Popular Misconceptions About Contracts

My new book, Contracts in the Real World: Stories of Popular Contracts and Why They Matter, has three aims:

* to reveal contract law’s pragmatic, common sense beauty;

* to show the relevance of longstanding principles and famous cases to contemporary problems and disputes in the news; and

* to correct dozens of popular misconceptions about contracts.

In the latter spirit, following is a list of popular misconceptions about contracts. Most are very general while a few are quite specific.

The list is numbered 1-20 but I’ve left 18-20 blank, hoping that you will add at least that many in the responses. I’d also be happy to have any of these stricken or revised. Thanks!

1. Promises to make gifts are legally enforceable.

2. Advertisements create offers that can be accepted to make a binding contract.

3. Clicking “yes” on a terms-of-use icon does not create a binding contract.

4. An airline ticket’s confidentiality clause prevents the airline from sharing personal data.

5. Employees can only be fired for “cause.”

6. A celebrity’s payment to a gadfly to hush up about a private affair creates a valid contract.

7. Gambling contracts are invalid.

8. Promises must be kept, come hell or high water.

9. Caveat emptor (“let the buyer beware”) rules.

10. Children are responsible for their contracts just as adults are.

11. When someone breaches a contract, courts most often order them to perform it.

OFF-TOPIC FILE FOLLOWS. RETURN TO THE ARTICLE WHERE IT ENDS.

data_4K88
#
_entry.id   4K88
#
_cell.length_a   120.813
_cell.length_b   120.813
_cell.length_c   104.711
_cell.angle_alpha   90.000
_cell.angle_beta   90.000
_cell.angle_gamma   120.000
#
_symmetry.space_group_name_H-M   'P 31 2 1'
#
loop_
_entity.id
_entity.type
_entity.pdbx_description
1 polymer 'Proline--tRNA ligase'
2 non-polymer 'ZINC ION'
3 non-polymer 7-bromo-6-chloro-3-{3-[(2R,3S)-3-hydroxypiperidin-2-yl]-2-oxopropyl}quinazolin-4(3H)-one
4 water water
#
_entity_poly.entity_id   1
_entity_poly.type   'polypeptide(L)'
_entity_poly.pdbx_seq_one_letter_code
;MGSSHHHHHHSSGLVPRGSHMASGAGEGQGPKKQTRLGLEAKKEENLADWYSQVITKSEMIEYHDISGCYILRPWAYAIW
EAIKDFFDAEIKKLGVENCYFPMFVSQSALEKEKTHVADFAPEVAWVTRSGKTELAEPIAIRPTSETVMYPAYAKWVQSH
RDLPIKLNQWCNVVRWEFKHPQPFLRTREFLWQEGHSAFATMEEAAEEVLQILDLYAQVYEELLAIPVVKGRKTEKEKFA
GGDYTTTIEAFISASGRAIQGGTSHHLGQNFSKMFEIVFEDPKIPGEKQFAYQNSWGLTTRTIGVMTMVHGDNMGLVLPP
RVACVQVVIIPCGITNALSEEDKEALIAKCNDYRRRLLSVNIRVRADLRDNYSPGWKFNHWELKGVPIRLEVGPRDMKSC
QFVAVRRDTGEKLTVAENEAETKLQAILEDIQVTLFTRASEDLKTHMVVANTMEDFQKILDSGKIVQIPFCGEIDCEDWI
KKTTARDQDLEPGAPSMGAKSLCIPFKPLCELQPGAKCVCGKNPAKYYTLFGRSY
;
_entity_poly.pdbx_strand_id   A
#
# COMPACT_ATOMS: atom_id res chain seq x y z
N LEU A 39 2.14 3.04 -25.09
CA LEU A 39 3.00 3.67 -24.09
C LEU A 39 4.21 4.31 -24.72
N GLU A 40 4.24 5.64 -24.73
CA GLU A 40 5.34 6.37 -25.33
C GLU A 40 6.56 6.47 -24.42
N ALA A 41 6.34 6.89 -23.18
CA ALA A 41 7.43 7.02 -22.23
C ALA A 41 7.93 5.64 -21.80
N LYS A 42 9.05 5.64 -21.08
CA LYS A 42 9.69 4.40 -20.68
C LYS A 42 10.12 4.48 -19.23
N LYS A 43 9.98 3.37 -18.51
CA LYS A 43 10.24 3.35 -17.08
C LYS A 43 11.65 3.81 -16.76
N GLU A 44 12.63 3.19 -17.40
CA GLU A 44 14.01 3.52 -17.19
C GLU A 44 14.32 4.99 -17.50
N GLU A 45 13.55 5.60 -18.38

12. When courts award money for a breach of contract, the amount includes all losses the breached caused.

13. If the contract says what money should be paid upon breach, courts award that amount.

14. To be valid, a contract must be in writing and signed or notarized.

15. Contracts can’t be changed once they are made.

16. Promises must be performed to a T so that shortcomings forfeit all rights to any promise the other side made.

17. No one but the parties to a contract can have any rights or duties under it.

18.

19.

20.

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5 Responses

  1. b says:

    you win attorney’s fees if you win an action for breach of contract.
    being highly intoxicated when you purchase something allows you to later cancel the transaction.

  2. Lawrence Cunningham says:

    Thanks for those two good examples!

  3. Practicing, Esq. says:

    This seems like it will be a fun and lively book. Can’t wait to read it. Per the recommendation of Randy Barnett or someone over at Volokh, recently read the Oxford Introduction to US Law: Contracts. While I found it a good, quick refresher on contract law, it did not have much contemporary relevance and seemed like it wouldn’t appeal to a layperson.

    Unfortunately “Contracts In The Real World” does not appear available for pre-order on Amazon. You will have to plug it again once it does, as a reminder.

  4. Miriam A. Cherry says:

    Misunderstandings I’ve heard (or seen on student exams):

    Contracts can be “cancelled” after they are made without any penalty, so long as the retraction is made quickly

    Thinking you can get punitive damages for breach of contract.

  5. Lawrence Cunningham says:

    Thanks, thanks! Looks like we’ve reached 20, but I’m delighted to have further additions. A year or two after my book comes out, of course, I’d like to see the list shrink away.